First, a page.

Vibration-based devices are the ones you clip on to the headstock of your guitar. They detect the pitch and name of the strings through the vibrations they create and usually have a screen with a digital dial that moves into the middle when it’s in tune. Because they work using vibrations rather than sounds, they’re very handy in noisy environments when neither you nor the microphone can clearly hear anything.
Plug-in/pedal tuners are the best kind to use on stage or in a noisy area and take the form of a foot pedal. They work at the end of your pedal chain and can be activated at any time by a quick stomp. These pedals also usually bypass the output while you tune. This is extremely useful on stage when you need to adjust your tuning without disrupting the performance.
Of course, there are plenty of online tuners and apps for your phone. These work in the same way as the microphone-based kind, picking up the pitch from your instrument using your phone or computer’s built-in mic. Likewise, they’re only really a sensible option in quiet surroundings. Too much background noise will completely throw them out. In a quiet environment, they’re a great option for practicing and free (although many have irritating adverts, that only disappear when you pay).
Ok, we’ve covered the most popular techniques. Here are some general ‘watch outs’.
Make it a Habit
It might seem like a chore to get your tuner out every time you’re about to play, but not only will this make you sound better, it will make you more efficient at tuning. In addition, a guitar that’s regularly tuned will be more likely to stay that way as the strings get used to being at the correct tension.
Beware of Extreme Temperatures
The effects of excessive heat (humidity) are bad news for your ax. Extreme temperature affects wood and metal, so if you leave it in a hot room, or close to a radiator, the wood of your neck will get soft. This softened wood can then be bent by the strings, warping the neck and making it more difficult to play or to hold its tune. It can also have a detrimental effect on the tone.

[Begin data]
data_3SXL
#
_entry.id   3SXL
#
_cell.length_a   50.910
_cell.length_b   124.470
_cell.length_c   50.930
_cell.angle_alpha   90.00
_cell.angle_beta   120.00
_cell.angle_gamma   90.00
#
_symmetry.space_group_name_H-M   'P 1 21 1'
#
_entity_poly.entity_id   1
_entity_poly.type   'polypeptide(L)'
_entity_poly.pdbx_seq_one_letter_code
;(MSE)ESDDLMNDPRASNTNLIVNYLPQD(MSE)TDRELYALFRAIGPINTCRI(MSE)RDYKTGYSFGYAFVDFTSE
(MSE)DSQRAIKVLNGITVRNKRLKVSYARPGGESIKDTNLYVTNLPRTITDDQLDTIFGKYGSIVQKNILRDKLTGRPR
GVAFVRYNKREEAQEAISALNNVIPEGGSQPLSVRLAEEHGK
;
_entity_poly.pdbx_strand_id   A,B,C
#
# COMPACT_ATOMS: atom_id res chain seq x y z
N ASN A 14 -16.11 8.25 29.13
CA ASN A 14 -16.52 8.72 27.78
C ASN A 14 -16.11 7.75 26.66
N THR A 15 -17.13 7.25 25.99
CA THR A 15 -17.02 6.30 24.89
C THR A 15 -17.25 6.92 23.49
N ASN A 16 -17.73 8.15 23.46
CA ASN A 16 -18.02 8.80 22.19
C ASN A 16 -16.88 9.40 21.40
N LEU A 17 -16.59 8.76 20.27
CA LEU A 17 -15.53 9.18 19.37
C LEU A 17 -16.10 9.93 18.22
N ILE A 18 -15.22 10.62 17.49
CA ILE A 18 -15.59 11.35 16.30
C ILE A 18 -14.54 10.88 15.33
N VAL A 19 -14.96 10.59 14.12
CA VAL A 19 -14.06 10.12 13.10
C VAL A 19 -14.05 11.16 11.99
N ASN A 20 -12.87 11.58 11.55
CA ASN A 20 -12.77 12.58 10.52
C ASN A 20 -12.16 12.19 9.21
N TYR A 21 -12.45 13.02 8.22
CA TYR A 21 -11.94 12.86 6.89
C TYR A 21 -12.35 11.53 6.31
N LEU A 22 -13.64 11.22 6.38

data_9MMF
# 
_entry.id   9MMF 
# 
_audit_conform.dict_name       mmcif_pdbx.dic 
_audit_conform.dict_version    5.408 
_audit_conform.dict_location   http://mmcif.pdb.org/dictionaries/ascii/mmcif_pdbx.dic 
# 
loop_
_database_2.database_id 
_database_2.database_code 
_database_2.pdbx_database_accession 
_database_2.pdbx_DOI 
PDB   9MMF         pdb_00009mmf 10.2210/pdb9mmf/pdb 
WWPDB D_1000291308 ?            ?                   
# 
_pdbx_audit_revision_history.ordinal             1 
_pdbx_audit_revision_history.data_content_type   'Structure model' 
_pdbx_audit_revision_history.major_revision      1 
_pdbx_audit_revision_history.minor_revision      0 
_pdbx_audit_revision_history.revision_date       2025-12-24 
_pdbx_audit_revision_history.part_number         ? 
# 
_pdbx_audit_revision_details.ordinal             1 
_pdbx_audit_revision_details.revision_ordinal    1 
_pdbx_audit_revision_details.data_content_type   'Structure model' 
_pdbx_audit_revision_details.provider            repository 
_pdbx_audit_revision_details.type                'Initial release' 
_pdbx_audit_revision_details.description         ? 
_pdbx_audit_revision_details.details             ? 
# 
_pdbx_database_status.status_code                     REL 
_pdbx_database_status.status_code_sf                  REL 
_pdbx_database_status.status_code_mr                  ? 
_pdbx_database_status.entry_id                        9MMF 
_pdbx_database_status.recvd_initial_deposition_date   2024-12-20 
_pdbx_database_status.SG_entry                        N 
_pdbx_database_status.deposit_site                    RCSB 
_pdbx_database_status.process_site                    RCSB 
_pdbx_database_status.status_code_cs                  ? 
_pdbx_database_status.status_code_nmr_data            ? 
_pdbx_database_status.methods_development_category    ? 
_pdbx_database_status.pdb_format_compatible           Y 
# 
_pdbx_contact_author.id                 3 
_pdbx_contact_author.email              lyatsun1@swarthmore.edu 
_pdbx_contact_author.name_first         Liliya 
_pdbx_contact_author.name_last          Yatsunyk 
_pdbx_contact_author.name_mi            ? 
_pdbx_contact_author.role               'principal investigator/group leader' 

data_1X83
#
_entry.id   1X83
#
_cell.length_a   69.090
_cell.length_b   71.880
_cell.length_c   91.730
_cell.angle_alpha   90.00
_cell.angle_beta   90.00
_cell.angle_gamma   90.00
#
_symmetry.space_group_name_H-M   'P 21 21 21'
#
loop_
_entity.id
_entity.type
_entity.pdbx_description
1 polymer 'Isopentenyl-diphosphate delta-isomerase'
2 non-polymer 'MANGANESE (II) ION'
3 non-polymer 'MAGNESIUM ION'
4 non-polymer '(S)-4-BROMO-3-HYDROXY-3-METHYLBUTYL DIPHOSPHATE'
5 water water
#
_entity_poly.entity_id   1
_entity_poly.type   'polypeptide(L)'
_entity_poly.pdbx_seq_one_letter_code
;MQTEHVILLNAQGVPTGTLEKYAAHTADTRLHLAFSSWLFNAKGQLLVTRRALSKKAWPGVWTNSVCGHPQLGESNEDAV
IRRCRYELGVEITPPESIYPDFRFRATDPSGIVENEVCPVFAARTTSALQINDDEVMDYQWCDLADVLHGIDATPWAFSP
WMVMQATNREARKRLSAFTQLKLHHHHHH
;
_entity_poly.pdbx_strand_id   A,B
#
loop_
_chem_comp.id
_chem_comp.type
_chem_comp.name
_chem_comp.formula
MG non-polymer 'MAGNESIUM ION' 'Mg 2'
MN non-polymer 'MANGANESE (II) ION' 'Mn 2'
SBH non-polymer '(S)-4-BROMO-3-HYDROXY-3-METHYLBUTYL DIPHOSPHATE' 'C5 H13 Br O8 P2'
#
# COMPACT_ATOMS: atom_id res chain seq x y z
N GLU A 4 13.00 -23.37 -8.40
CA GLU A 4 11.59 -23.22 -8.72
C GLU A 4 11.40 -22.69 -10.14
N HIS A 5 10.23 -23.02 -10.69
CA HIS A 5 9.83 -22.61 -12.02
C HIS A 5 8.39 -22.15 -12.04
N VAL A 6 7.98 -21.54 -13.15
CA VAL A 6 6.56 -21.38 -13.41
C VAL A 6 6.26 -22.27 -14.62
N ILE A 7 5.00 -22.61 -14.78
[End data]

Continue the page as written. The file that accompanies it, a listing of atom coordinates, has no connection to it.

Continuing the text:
When a guitar gets hot, even if it’s not enough to warp the neck, the softness of the wood alters the tension of the strings, making them flat. It’s best to keep your ax in a stable temperature, that you yourself would be comfortable in for a prolonged period of time. Similarly, if you allow it to get too cold, it’s not good either. The wood contracts in this circumstance, making the tension of the strings tighter which results in sharper notes. Leaving it overnight in a car or garage is a big no-no during freezing months.
Loosen before Transport
Loosening your strings before you take it on a trip will also help to prolong their life. This saves them from being affected by things like temperature change or even snapping in transit. However, you don’t need to loosen them on a day-to-day basis, or before traveling a short distance. They’re built with tension in mind, so only do this when you’re traveling long distances.
When strings get old, they can’t hold the correct tension as successfully. They begin to wear and the likelihood of their snapping increases. You can tell when it’s time to change them because your instrument keeps going out of tune, but it’s best not to wait until things are desperate.
Here’s the thing – changing your strings regularly, like once every three months, will ensure that you have the best possible chance of staying in tune and sounding bright.
Ged is Founder and Editor-in-chief at Zing Instruments. He’s a guitarist for London based gypsy jazz band ‘Django Mango’ and a lover of all things music. When he’s not ripping up and down the fretboard, he’s tinkering with his ’79 Campervan.